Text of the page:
This originally appeared on CNBC in May 2023.
Tomorrow.io recently launched Tomorrow-R1, the world’s first commercially built weather-radar satellite, via SpaceX’s Falcon 9 rocket.
Boston-based Tomorrow.io began as a software company that offered hyper-precise, street-level weather forecasting. Now it has set its sights on space.
The company recently launched Tomorrow-R1, what it claims is the world’s first commercially built weather-radar satellite, via SpaceX’s Falcon 9 rocket. There are very few atmospheric radars orbiting the Earth currently, and all were built by government agencies. The U.S. has one, operated by NASA.
Tomorrow.io used proprietary software not just to predict but also to help companies plan for severe weather. The information it used came from government radar, data satellites, weather stations, cellular signal attenuation, and even connected vehicles with wiper and temperature sensors — what its CEO and co-founder, Shimon Elkabetz, called the “weather of things.”
The new radar satellite, however, will offer a much broader scope of data.
“We’re going to create a significant revolution when it comes to weather forecasting and climate modeling and be able to help the National Hurricane Center hopefully have better hurricane forecasting and help insurance companies insure farmers in India and Brazil, and help airlines fly from JFK to London in a much safer route and by wasting less fuel,” said Elkabetz.
The NASA radar satellite has a lag time of three days or more for its information, simply due to distance and how often it passes over the U.S. Local ground radar, which is what Americans usually see on the local news, is not available in all locations. In fact, most of Latin America, Africa, the Middle East, India, and many other places lack radar coverage. Moreover, land-based radar doesn’t cover specific mountainous regions in the U.S., nor does it extend over the ocean. That makes it harder for coastal regions to get accurate storm predictions.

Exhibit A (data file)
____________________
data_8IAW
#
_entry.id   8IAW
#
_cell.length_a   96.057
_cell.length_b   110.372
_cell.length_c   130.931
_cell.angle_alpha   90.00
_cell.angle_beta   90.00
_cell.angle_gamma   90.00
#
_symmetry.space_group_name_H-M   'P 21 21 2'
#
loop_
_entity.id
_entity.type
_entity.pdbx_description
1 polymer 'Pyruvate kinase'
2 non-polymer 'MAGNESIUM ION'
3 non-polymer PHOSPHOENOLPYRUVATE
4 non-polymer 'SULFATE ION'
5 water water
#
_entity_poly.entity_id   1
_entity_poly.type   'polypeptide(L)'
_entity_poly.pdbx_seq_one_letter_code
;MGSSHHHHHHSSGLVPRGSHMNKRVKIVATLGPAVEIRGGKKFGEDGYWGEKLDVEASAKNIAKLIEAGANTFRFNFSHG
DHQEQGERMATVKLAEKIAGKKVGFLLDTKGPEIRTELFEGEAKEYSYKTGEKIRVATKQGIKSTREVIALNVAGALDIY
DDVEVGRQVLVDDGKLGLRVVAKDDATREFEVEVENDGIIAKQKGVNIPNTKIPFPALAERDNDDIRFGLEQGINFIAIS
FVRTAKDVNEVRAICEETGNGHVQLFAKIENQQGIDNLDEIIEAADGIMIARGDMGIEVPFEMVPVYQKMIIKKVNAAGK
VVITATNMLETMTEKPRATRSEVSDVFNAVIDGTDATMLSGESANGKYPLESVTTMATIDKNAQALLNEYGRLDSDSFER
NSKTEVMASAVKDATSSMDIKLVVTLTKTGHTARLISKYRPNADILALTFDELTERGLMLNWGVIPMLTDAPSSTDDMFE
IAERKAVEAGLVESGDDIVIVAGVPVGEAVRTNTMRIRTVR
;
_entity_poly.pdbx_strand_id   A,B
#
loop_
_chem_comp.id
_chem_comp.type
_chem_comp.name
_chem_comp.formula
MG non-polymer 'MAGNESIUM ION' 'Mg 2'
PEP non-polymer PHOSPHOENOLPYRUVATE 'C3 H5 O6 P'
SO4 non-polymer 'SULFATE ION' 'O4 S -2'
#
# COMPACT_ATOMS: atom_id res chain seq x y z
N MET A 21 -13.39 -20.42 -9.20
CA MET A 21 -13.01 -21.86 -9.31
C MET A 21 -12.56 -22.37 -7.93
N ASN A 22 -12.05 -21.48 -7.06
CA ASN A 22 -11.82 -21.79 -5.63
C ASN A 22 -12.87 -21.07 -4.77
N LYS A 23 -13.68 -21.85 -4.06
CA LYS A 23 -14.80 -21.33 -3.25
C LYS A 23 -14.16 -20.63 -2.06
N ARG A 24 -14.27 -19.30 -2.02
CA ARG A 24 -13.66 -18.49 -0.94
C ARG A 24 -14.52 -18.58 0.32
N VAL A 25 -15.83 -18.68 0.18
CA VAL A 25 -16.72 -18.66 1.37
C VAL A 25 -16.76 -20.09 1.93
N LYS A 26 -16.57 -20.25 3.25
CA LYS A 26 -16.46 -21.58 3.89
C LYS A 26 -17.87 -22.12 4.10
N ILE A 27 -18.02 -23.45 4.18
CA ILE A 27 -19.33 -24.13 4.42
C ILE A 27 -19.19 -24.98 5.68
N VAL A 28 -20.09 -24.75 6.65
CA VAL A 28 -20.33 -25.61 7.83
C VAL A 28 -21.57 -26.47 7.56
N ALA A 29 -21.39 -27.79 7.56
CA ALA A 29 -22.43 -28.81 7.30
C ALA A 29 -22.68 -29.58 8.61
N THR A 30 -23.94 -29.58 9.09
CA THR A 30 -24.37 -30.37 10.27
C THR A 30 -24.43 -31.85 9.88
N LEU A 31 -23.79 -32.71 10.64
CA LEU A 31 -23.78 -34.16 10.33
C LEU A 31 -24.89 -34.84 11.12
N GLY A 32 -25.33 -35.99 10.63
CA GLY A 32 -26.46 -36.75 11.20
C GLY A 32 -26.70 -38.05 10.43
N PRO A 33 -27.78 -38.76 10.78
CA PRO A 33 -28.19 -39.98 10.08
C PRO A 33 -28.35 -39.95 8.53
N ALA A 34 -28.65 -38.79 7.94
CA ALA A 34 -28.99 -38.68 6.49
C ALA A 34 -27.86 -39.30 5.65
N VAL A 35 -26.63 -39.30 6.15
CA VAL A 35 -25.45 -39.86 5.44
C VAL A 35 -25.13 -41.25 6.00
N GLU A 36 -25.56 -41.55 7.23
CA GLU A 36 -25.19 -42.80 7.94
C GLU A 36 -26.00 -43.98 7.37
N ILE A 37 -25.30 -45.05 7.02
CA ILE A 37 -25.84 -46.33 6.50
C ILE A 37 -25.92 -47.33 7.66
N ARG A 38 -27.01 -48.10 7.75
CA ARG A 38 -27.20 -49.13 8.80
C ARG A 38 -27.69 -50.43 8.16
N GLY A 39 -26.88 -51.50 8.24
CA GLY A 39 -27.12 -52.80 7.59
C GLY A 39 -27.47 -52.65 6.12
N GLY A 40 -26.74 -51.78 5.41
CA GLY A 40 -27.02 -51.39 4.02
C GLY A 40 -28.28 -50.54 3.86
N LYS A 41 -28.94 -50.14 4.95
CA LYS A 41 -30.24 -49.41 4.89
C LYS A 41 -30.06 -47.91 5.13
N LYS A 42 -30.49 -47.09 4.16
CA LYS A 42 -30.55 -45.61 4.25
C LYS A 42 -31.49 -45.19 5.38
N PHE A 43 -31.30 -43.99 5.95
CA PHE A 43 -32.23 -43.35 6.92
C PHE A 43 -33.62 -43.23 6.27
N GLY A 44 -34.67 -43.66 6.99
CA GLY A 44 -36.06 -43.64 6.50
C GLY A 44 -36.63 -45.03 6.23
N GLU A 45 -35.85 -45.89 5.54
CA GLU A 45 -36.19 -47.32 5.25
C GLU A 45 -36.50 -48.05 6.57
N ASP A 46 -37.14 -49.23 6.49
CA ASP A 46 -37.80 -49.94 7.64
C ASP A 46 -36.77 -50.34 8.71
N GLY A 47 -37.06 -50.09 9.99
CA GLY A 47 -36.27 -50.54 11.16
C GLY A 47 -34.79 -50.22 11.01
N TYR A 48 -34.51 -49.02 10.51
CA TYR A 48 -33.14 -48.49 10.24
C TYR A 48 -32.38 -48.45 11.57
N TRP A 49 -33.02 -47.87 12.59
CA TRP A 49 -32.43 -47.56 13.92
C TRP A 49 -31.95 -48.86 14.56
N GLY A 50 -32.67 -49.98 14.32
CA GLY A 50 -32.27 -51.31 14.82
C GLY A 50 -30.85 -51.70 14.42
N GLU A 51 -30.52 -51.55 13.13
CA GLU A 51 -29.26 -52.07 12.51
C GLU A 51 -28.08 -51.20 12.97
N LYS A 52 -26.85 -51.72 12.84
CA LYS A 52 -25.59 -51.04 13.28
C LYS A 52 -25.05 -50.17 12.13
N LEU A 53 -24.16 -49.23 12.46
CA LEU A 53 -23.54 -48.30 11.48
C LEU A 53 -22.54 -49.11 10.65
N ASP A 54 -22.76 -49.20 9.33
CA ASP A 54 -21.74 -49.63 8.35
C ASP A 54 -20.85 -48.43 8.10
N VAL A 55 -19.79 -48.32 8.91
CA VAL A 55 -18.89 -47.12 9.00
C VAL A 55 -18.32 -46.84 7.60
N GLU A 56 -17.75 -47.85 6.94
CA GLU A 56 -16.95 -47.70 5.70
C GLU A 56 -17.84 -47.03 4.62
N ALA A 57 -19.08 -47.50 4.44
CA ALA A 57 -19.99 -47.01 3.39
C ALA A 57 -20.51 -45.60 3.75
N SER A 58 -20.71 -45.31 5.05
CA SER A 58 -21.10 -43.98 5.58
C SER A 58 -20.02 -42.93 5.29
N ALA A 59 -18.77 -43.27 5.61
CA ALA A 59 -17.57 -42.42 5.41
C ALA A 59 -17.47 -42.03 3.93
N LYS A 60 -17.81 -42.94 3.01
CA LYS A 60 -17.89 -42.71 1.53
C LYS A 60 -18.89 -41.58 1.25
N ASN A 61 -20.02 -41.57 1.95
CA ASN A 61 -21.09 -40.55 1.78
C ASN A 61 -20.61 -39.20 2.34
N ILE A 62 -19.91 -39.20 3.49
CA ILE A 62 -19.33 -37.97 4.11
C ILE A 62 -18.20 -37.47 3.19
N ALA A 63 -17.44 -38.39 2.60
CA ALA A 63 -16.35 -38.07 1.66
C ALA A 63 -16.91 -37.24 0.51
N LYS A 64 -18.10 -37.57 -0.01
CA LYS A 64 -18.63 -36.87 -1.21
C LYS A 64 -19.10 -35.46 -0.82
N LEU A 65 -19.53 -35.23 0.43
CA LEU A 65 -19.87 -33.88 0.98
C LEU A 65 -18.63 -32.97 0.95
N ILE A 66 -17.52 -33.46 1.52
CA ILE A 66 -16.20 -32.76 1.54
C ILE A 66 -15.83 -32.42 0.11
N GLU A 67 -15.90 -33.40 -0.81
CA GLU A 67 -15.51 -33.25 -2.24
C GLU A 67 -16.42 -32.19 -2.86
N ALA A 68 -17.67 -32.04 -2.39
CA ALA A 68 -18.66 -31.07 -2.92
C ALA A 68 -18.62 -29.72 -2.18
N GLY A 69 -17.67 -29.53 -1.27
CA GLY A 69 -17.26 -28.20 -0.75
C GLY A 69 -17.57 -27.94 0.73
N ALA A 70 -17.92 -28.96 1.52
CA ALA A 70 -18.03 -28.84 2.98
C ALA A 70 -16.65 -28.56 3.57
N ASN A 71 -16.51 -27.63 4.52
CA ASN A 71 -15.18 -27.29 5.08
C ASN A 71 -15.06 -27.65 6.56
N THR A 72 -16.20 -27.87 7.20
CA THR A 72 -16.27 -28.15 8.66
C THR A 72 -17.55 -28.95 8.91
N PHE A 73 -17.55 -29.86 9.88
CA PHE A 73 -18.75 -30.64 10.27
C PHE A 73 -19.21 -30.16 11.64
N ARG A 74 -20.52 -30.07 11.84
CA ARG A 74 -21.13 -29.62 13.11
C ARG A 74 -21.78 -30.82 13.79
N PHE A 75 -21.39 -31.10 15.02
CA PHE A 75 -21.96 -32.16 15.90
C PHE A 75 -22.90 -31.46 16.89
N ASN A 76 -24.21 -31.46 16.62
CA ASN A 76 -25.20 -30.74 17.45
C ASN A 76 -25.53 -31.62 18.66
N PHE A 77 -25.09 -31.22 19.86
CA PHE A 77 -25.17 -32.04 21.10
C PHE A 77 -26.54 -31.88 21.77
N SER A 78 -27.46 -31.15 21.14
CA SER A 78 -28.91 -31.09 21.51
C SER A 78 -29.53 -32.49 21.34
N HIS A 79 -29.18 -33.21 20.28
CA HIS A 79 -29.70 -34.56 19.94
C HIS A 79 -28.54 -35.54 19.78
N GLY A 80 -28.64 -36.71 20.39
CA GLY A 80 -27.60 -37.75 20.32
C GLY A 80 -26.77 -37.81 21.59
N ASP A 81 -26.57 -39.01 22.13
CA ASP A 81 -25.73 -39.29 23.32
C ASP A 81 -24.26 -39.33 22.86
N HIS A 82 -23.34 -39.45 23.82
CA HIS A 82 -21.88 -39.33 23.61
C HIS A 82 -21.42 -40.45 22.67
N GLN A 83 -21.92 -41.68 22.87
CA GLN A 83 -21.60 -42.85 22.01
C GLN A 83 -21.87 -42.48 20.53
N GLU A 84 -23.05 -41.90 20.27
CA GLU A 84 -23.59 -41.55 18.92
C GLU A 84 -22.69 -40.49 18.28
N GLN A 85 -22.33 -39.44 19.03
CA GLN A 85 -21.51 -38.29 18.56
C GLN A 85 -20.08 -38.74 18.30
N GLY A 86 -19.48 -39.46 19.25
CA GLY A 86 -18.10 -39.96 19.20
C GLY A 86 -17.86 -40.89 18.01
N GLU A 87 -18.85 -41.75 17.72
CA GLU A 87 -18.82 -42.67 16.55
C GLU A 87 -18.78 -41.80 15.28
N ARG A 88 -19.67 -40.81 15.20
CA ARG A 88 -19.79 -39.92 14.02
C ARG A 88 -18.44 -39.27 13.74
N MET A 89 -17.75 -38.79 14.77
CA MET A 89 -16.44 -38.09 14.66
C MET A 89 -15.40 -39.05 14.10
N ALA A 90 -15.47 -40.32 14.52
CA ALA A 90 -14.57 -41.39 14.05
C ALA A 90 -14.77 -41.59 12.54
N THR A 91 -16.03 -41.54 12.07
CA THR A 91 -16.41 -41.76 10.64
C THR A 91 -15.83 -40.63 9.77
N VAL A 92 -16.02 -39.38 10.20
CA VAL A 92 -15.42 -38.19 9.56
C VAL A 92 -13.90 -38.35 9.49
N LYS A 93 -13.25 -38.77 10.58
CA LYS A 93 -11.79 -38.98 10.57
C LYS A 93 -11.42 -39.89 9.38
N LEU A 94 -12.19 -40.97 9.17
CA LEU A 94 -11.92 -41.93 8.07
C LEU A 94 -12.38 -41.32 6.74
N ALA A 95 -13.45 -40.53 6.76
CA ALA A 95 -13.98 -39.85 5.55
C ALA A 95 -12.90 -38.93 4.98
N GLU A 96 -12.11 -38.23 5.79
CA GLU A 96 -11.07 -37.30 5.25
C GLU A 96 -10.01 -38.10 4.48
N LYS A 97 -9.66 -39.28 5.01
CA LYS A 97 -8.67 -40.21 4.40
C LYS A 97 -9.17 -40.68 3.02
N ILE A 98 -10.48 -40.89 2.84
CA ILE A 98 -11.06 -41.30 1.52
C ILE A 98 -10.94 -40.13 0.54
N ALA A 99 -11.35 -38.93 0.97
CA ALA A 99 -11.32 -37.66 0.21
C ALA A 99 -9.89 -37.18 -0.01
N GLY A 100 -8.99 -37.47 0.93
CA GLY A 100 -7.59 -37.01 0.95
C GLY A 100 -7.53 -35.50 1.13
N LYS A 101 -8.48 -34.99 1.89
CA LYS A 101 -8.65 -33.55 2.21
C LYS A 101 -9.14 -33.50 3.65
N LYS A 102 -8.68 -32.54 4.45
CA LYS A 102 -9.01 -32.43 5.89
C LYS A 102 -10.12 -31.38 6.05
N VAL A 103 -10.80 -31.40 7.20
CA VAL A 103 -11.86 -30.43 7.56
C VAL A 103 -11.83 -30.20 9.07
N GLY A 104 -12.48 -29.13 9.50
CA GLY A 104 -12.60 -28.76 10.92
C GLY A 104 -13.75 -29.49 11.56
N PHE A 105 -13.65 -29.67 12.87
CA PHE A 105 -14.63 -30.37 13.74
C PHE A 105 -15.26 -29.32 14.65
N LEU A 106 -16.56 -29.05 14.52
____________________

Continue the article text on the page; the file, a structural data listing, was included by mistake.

Satellites could provide coverage to billions more people.
Elkabetz said the company intends to launch more than two dozen of its own satellites over the next two years. In combination with sensor microwave technology, he says this will create a ‘constellation’ of weather monitoring systems that will be able to sample every point on earth, nearly every hour.
“We’re putting our own designed and manufactured radar on a dedicated satellite, and we’re putting many of these out there in a combination with another sensor microwave sounder that is going to put be put on another satellite,” he explained. “The combination of the two together will create a global real-time precipitation map that will basically cover every point on Earth in close to real-time.”
Major clients now include several airlines, such as Delta, United, and Jetblue. In a case study done in 2021, JetBlue found that Tomorrow.io let it understand when a storm would stop, helping it limit unnecessary delays and cancellations, saving its operations team as much as $50,000 per month per hub.
Other clients include Fox Sports, Uber, Google Cloud, Amazon Web Services, Microsoft, and the U.S. Air Force.
Tomorrow.io has been awarded more than $20 million in U.S. Defense Department contracts and is executing a collaborative research and development agreement with National Oceanic and Atmospheric Administration, according to a press release.
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